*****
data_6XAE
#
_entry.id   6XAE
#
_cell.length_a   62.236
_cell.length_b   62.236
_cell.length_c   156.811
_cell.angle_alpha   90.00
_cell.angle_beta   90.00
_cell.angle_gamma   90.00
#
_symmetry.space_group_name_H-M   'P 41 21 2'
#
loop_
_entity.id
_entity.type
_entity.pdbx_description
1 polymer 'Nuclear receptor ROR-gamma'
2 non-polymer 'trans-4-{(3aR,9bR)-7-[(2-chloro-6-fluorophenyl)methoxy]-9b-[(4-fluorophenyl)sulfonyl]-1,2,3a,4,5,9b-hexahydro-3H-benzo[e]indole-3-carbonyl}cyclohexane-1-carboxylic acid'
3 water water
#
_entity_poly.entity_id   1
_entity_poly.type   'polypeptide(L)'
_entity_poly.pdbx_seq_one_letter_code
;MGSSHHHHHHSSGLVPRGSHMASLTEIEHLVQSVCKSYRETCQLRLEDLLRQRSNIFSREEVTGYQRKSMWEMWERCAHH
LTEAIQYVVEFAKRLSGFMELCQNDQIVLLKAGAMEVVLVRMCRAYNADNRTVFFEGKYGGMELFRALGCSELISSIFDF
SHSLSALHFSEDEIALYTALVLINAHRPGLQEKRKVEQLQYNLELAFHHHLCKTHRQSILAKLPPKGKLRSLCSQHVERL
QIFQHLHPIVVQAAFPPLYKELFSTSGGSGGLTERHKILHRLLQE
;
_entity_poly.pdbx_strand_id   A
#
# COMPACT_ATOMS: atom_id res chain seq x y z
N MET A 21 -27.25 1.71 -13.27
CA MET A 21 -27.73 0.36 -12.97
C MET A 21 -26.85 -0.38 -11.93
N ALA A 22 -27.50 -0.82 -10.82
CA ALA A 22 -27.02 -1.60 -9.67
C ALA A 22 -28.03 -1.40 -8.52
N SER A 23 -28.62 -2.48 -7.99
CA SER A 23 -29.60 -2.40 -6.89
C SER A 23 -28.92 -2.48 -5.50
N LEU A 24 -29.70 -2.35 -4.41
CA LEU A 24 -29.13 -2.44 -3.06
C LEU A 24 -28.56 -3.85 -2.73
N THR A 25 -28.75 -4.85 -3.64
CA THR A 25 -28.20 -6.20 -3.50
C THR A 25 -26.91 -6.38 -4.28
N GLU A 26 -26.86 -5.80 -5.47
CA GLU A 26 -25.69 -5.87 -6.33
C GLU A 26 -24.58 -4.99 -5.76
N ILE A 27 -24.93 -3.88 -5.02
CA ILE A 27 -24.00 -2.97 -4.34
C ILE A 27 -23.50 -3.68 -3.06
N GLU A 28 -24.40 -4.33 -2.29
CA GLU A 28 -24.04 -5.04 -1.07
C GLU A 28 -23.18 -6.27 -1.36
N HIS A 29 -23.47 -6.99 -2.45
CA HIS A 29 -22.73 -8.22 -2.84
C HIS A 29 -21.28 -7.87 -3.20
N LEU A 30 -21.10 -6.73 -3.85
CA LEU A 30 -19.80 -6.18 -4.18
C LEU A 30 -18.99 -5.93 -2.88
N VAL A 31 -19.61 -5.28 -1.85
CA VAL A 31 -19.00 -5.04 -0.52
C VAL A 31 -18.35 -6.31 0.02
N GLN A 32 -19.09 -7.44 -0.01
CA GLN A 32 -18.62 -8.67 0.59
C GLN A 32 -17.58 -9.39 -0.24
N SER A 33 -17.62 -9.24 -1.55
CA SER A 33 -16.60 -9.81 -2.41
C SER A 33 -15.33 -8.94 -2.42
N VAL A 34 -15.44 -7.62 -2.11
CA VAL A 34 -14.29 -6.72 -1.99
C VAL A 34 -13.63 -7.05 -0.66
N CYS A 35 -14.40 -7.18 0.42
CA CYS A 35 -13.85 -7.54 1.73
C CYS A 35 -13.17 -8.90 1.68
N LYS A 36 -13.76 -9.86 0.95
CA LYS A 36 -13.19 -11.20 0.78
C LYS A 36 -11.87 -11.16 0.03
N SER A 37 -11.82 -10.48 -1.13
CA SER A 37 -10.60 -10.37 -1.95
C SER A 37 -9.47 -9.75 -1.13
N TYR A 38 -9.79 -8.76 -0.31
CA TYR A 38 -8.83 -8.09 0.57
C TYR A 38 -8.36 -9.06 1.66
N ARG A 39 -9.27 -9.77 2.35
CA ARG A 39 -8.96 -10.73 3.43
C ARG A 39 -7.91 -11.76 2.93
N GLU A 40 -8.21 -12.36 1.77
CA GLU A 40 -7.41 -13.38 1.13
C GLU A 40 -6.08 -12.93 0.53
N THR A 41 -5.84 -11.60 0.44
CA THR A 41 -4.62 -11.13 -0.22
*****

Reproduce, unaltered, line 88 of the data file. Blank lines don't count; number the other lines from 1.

CA ARG A 39 -8.96 -10.73 3.43